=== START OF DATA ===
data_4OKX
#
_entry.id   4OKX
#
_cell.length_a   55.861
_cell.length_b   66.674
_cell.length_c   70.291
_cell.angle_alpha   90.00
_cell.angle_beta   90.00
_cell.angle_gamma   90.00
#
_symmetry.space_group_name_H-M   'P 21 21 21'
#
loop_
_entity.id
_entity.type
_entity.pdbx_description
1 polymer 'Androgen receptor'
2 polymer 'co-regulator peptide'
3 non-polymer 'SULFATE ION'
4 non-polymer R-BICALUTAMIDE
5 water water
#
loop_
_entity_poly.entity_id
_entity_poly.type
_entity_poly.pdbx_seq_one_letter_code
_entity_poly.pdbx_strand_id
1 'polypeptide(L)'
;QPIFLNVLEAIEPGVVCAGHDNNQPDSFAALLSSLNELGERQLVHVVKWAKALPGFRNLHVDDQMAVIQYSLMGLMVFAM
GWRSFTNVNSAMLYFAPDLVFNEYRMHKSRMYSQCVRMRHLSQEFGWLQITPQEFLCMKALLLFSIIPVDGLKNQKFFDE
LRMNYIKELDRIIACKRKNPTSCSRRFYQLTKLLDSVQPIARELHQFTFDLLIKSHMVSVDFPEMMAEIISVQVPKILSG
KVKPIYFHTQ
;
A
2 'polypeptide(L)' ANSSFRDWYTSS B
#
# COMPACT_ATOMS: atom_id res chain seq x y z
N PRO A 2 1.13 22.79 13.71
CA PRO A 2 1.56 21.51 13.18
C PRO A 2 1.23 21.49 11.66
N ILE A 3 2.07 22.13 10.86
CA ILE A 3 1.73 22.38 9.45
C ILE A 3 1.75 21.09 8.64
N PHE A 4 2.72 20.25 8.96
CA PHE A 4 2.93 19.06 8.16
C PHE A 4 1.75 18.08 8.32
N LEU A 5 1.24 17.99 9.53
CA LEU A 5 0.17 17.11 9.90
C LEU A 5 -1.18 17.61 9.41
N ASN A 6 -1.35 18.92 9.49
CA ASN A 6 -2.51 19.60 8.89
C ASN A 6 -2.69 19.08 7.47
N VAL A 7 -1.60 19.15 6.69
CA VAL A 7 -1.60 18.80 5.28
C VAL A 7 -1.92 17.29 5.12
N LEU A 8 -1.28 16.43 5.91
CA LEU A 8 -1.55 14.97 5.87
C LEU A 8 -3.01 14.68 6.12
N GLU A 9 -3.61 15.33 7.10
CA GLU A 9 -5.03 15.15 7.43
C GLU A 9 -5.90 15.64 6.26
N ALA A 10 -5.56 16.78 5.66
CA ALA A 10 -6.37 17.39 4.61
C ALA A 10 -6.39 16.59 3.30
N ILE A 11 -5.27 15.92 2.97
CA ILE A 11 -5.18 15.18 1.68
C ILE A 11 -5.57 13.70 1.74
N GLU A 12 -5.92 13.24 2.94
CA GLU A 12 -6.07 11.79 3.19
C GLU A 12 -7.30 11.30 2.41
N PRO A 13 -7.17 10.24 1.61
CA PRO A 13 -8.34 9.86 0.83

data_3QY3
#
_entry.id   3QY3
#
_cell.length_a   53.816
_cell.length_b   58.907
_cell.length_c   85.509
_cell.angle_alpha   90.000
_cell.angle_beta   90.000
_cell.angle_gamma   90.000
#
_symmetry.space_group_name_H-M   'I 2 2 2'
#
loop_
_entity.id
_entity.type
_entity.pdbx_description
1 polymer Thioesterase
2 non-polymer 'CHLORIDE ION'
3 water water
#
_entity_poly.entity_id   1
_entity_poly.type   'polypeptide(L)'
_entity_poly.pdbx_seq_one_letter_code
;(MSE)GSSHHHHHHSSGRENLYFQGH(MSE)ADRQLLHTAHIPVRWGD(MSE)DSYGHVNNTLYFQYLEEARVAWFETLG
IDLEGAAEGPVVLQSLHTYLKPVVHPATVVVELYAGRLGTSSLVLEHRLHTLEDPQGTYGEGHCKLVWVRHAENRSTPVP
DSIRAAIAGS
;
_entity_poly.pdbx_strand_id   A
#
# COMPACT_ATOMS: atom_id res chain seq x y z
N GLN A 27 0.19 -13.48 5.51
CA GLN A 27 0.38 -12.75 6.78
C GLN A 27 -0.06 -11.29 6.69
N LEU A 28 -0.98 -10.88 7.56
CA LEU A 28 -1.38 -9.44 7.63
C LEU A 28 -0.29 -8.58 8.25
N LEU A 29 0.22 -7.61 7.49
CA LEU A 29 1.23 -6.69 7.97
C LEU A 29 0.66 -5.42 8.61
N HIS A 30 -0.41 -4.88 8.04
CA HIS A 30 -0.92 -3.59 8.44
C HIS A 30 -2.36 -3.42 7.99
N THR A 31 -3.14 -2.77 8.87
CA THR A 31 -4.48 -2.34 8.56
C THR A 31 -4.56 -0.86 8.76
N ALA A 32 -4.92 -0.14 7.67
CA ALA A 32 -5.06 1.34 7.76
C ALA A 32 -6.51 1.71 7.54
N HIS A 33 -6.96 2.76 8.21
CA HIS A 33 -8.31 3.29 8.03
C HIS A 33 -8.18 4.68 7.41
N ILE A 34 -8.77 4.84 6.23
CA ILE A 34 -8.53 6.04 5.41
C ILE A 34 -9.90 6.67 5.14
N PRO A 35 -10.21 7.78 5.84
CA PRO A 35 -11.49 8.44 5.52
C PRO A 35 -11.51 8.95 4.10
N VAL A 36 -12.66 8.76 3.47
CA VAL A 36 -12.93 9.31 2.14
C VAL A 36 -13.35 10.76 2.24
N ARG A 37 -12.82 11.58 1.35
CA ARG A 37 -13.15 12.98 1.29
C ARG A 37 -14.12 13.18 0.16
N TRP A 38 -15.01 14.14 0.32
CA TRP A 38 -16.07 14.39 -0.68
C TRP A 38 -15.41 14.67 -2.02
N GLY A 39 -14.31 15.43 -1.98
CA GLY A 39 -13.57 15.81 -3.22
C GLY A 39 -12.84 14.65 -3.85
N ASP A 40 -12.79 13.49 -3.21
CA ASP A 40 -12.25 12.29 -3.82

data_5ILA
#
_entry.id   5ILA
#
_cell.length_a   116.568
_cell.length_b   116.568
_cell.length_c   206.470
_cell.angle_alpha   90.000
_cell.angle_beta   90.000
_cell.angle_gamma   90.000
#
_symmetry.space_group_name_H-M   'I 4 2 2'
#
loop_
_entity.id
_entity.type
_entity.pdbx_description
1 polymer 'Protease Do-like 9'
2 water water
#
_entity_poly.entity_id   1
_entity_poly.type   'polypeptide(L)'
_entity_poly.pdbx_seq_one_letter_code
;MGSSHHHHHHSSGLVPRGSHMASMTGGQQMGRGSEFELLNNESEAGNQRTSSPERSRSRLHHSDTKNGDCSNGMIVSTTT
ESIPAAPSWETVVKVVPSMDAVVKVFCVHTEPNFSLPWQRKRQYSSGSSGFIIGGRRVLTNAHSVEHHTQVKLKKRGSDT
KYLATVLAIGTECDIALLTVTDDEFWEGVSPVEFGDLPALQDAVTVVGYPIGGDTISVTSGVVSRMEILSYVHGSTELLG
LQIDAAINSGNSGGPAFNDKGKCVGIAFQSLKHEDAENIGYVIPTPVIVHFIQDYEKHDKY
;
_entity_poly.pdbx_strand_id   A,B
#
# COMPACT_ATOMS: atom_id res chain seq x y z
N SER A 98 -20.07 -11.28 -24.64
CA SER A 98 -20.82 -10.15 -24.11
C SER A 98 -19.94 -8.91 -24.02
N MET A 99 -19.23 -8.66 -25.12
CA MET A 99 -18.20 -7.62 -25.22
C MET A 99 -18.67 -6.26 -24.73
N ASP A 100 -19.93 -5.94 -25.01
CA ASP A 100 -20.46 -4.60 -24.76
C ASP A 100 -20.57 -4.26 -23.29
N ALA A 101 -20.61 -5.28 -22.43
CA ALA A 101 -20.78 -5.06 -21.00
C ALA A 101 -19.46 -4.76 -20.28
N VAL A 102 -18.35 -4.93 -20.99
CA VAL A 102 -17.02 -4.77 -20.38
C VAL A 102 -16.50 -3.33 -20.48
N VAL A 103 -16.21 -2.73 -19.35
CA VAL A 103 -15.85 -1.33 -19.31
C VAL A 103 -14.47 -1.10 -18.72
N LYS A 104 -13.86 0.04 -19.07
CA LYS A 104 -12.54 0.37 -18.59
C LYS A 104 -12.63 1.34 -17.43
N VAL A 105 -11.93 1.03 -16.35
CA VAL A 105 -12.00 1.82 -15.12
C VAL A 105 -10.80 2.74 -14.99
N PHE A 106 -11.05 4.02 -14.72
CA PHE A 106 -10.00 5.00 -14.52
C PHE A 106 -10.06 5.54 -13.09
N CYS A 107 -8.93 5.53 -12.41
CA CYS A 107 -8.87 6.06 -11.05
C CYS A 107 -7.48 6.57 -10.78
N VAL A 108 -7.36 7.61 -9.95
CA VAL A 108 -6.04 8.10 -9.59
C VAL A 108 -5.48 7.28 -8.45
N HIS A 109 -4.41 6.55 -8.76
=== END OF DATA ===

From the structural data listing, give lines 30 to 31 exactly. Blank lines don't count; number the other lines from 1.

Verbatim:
;QPIFLNVLEAIEPGVVCAGHDNNQPDSFAALLSSLNELGERQLVHVVKWAKALPGFRNLHVDDQMAVIQYSLMGLMVFAM
GWRSFTNVNSAMLYFAPDLVFNEYRMHKSRMYSQCVRMRHLSQEFGWLQITPQEFLCMKALLLFSIIPVDGLKNQKFFDE